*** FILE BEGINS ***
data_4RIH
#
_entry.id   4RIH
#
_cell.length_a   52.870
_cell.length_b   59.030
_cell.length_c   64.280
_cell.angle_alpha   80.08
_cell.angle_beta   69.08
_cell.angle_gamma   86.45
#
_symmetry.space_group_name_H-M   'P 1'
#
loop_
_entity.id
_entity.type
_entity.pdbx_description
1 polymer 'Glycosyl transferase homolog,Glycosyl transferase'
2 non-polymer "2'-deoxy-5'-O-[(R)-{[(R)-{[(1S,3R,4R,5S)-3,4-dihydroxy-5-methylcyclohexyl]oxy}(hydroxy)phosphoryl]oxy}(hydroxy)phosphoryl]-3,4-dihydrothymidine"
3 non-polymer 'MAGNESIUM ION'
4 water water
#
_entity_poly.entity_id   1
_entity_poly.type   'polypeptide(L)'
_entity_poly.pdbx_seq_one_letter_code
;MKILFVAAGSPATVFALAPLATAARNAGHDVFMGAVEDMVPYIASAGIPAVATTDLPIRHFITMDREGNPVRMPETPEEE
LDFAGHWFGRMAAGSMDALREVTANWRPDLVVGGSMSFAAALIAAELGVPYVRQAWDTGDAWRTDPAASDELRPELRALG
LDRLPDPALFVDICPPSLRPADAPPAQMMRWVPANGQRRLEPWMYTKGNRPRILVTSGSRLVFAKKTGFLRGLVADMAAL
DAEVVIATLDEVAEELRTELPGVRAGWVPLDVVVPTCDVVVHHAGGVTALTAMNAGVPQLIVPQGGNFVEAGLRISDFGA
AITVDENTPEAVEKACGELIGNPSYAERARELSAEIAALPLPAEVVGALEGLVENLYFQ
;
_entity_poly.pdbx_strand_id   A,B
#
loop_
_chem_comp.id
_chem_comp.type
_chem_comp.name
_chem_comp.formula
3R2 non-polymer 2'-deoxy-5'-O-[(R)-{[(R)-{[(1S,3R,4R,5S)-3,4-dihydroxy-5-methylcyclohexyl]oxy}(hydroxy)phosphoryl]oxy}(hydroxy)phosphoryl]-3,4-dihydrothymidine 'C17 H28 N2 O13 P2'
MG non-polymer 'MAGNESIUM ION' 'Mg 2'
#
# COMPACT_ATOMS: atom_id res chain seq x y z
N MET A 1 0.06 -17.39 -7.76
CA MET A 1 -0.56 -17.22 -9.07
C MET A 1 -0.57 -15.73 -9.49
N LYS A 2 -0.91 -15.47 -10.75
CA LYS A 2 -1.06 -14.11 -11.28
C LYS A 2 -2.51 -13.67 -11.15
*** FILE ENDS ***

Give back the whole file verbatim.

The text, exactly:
data_4RIH
#
_entry.id   4RIH
#
_cell.length_a   52.870
_cell.length_b   59.030
_cell.length_c   64.280
_cell.angle_alpha   80.08
_cell.angle_beta   69.08
_cell.angle_gamma   86.45
#
_symmetry.space_group_name_H-M   'P 1'
#
loop_
_entity.id
_entity.type
_entity.pdbx_description
1 polymer 'Glycosyl transferase homolog,Glycosyl transferase'
2 non-polymer "2'-deoxy-5'-O-[(R)-{[(R)-{[(1S,3R,4R,5S)-3,4-dihydroxy-5-methylcyclohexyl]oxy}(hydroxy)phosphoryl]oxy}(hydroxy)phosphoryl]-3,4-dihydrothymidine"
3 non-polymer 'MAGNESIUM ION'
4 water water
#
_entity_poly.entity_id   1
_entity_poly.type   'polypeptide(L)'
_entity_poly.pdbx_seq_one_letter_code
;MKILFVAAGSPATVFALAPLATAARNAGHDVFMGAVEDMVPYIASAGIPAVATTDLPIRHFITMDREGNPVRMPETPEEE
LDFAGHWFGRMAAGSMDALREVTANWRPDLVVGGSMSFAAALIAAELGVPYVRQAWDTGDAWRTDPAASDELRPELRALG
LDRLPDPALFVDICPPSLRPADAPPAQMMRWVPANGQRRLEPWMYTKGNRPRILVTSGSRLVFAKKTGFLRGLVADMAAL
DAEVVIATLDEVAEELRTELPGVRAGWVPLDVVVPTCDVVVHHAGGVTALTAMNAGVPQLIVPQGGNFVEAGLRISDFGA
AITVDENTPEAVEKACGELIGNPSYAERARELSAEIAALPLPAEVVGALEGLVENLYFQ
;
_entity_poly.pdbx_strand_id   A,B
#
loop_
_chem_comp.id
_chem_comp.type
_chem_comp.name
_chem_comp.formula
3R2 non-polymer 2'-deoxy-5'-O-[(R)-{[(R)-{[(1S,3R,4R,5S)-3,4-dihydroxy-5-methylcyclohexyl]oxy}(hydroxy)phosphoryl]oxy}(hydroxy)phosphoryl]-3,4-dihydrothymidine 'C17 H28 N2 O13 P2'
MG non-polymer 'MAGNESIUM ION' 'Mg 2'
#
# COMPACT_ATOMS: atom_id res chain seq x y z
N MET A 1 0.06 -17.39 -7.76
CA MET A 1 -0.56 -17.22 -9.07
C MET A 1 -0.57 -15.73 -9.49
N LYS A 2 -0.91 -15.47 -10.75
CA LYS A 2 -1.06 -14.11 -11.28
C LYS A 2 -2.51 -13.67 -11.15